The thin line between criminality and voyeurism
Seven indictments have been submitted in the wake of Channel 10's investigative program exposing pedophiles, and two of the accused already have experienced firsthand: Proof of physical contact is not needed in order to be accused of attempted rape.
Yesterday three indictments were submitted in the Tel Aviv Magistrate's Court and the Tel Aviv District Court against Eldad Ben Guy, 38, from Ramat Gan, Gil Sayag, 31, from Jerusalem, and another accused, 35, from Jerusalem, whose name has been withheld. Ben Guy is accused of attempted rape and attempted sexual harassment. The other two are accused of attempted indecent acts and attempted sexual harassment.
According to the indictments, the accused conducted blatantly sexual conversations with Channel 10 researchers posing as 13-year-old girls. Some of them committed indecent acts before the women's eyes. Others sent them pornography, and all of them arranged to meet with the researchers in a Tel Aviv apartment. An actress was waiting for them there. After the men spoke with her briefly, the program's moderator, Dov Gilhar, showed up and confronted them. The men were arrested on camera by waiting policemen.
The chair of the Criminal Forum of the Israel Bar Association, attorney Rachel Toren, explains how an indictment for attempted rape is possible under these circumstances: "According to the legal test, an attempted act becomes a crime the moment a person performs the first physical act in the chain of actions leading to committing the crime. For example, he entered the car, entered the apartment, began talking to the victim, equipped himself with the physical means for carrying out the sexual act - this might be considered an attempt."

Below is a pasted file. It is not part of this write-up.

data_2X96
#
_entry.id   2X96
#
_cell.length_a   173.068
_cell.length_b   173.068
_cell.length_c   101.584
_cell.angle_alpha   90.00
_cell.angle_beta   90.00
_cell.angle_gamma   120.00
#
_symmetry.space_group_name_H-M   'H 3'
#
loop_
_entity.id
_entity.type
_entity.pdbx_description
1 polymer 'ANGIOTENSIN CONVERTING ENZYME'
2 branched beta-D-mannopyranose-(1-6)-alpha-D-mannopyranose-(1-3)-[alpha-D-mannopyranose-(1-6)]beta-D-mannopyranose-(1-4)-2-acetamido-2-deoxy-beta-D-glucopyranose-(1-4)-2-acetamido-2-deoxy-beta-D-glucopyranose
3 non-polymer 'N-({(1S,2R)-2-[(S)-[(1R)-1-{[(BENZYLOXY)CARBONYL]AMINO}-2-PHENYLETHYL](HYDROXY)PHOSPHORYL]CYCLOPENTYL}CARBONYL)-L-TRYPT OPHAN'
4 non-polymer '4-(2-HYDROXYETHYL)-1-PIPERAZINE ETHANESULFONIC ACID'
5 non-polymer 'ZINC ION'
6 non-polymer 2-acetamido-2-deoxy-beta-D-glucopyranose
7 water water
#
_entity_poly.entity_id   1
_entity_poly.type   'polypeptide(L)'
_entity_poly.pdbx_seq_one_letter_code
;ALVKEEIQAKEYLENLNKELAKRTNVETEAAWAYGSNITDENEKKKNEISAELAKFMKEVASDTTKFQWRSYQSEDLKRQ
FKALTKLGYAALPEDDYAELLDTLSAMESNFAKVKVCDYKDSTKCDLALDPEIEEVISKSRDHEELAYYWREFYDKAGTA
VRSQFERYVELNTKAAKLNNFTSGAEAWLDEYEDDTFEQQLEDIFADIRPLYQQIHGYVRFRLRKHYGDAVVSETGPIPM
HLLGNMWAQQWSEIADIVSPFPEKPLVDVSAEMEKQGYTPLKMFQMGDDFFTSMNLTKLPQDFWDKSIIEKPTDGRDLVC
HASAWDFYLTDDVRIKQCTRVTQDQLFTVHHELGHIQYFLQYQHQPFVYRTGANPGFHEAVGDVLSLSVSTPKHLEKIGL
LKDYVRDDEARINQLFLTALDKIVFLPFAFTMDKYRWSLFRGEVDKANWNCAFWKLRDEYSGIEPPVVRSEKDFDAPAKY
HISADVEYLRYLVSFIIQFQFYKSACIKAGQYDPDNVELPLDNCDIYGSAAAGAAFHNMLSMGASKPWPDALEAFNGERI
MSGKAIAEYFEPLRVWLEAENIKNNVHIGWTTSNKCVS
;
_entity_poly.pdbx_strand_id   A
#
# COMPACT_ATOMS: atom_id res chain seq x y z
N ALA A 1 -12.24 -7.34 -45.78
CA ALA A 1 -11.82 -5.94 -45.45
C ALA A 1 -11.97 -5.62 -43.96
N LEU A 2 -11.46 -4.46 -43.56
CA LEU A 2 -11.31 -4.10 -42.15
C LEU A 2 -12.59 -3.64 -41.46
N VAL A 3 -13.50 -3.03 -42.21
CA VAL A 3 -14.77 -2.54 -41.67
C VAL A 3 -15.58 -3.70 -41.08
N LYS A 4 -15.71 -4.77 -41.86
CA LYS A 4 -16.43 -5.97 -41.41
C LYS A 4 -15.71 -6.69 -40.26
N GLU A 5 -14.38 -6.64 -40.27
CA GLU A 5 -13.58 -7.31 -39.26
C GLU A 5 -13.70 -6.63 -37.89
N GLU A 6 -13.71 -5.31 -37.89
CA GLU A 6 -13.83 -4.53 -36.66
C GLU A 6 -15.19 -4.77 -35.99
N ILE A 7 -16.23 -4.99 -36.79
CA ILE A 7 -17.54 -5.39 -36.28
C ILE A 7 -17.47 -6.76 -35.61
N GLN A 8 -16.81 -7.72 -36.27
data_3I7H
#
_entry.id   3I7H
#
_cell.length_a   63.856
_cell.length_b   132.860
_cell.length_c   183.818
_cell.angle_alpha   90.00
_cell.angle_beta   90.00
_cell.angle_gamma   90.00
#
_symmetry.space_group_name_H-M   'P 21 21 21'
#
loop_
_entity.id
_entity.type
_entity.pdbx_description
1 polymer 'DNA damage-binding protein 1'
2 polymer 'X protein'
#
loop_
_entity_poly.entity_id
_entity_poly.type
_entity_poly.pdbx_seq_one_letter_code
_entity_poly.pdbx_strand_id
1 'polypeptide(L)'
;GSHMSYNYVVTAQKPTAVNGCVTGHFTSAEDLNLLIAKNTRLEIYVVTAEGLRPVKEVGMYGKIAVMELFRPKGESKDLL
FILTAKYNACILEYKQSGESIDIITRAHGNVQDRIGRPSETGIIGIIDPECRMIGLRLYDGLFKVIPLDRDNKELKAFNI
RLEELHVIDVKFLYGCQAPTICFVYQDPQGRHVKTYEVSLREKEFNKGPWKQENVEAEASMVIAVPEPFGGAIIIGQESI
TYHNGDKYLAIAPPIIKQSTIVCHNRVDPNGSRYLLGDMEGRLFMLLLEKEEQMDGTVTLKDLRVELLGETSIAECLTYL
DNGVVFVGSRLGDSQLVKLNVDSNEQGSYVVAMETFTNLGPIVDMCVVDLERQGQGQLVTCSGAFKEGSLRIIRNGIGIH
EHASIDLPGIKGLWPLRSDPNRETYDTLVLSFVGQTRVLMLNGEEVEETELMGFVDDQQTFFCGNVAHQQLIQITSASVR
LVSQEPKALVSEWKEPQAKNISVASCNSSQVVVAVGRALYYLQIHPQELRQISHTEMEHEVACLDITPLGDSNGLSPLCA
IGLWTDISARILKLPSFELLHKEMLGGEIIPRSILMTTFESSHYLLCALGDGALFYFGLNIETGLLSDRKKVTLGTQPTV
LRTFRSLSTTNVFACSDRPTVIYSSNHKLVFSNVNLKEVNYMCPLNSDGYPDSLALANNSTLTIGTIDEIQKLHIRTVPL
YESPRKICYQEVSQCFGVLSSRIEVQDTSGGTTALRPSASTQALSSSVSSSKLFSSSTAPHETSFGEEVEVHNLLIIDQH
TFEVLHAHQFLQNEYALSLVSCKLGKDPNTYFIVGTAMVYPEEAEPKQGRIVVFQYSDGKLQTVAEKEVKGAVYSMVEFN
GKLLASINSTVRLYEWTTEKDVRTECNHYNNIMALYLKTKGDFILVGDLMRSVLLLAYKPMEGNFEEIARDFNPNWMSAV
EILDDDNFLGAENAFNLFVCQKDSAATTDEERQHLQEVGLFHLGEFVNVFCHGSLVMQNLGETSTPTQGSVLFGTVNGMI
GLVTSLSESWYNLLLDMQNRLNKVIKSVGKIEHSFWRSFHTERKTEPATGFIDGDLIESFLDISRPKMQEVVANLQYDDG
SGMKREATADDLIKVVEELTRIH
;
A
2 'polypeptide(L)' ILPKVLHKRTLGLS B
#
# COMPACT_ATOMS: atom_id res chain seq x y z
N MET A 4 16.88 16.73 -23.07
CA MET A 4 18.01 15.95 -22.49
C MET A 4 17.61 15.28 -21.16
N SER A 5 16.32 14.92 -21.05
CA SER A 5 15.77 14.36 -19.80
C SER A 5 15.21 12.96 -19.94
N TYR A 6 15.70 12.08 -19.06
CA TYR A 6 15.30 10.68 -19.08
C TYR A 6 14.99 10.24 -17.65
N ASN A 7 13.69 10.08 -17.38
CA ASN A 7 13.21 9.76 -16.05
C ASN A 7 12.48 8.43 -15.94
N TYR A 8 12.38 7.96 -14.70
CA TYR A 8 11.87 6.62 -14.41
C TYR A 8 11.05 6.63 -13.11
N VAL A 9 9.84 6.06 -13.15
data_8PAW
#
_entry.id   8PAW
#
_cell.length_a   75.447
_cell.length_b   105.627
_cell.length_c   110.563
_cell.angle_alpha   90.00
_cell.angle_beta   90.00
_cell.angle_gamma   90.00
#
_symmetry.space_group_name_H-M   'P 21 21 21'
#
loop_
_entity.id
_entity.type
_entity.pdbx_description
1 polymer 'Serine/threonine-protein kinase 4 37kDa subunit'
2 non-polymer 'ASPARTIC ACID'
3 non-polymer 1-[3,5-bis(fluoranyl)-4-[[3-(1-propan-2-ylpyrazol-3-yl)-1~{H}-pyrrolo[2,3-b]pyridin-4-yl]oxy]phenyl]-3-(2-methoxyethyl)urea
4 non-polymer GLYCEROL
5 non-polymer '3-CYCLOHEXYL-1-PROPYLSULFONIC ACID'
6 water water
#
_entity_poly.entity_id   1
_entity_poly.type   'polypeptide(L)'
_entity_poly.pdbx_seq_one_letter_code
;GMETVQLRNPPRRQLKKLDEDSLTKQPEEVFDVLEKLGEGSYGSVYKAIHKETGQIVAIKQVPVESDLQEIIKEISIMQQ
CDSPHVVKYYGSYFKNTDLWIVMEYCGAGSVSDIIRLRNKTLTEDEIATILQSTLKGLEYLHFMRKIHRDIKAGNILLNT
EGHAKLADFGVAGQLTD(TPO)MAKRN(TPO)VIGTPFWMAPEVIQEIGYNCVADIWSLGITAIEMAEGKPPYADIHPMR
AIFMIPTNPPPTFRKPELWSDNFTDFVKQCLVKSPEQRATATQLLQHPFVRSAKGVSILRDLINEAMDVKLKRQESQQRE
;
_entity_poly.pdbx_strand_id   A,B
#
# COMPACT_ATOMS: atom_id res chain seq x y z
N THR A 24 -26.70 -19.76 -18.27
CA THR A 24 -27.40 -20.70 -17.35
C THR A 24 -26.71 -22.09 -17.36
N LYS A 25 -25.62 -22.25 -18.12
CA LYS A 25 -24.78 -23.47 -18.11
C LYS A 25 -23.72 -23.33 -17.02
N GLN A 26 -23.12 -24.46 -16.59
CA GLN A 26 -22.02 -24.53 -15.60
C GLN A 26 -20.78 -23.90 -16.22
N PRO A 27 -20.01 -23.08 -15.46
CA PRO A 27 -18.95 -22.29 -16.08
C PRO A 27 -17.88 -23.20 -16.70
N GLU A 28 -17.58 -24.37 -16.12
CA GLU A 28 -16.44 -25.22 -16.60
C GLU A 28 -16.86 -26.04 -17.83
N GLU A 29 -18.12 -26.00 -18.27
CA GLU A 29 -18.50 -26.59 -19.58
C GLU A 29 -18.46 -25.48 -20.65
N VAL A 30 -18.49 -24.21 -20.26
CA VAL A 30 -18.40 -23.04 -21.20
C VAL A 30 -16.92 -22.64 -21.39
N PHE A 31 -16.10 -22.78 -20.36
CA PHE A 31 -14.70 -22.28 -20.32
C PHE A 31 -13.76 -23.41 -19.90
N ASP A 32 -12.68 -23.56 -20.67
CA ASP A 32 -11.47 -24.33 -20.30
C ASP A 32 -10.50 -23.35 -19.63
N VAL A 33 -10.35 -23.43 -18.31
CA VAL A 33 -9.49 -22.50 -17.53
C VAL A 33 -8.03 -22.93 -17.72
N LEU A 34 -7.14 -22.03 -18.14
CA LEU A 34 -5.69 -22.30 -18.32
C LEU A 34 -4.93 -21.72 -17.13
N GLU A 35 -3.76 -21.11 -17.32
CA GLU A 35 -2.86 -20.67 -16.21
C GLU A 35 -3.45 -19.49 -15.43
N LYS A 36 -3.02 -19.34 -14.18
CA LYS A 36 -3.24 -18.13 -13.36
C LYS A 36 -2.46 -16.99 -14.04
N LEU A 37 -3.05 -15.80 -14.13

Regarding the indecent acts and the content of the conversations, she explains that although all the elements of sexual harassment or an indecent act were in place, since there was no real victim, the accused can be indicted only for an attempted crime. The punishment for attempting to commit a crime is identical to the punishment for committing the crime.
"I assume the defense will claim that this was a point when the suspect could have changed his mind," says Toren.
Attorney Zion Amir, who is representing Ben Guy, confirms this.
"When I suggest to you that we rob a bank, it's not certain that a crime has occurred. If we go to buy hats and gloves, that's still not an attempt. I still can change my mind."
Channel 10 once again emphasizes that its researchers did not initiate the conversations, but waited for their interlocutors to seek them out. But Toren explains, "There is a thin line between legitimate enticement and unacceptable incitement to commit a crime."
Regarding the unusual cooperation with the police, she says, "When there is such well-timed cooperation, I'm concerned. The danger is that in order to satisfy an urge for voyeurism, acts will be exposed that are on the borderline of criminality, but are not criminal."
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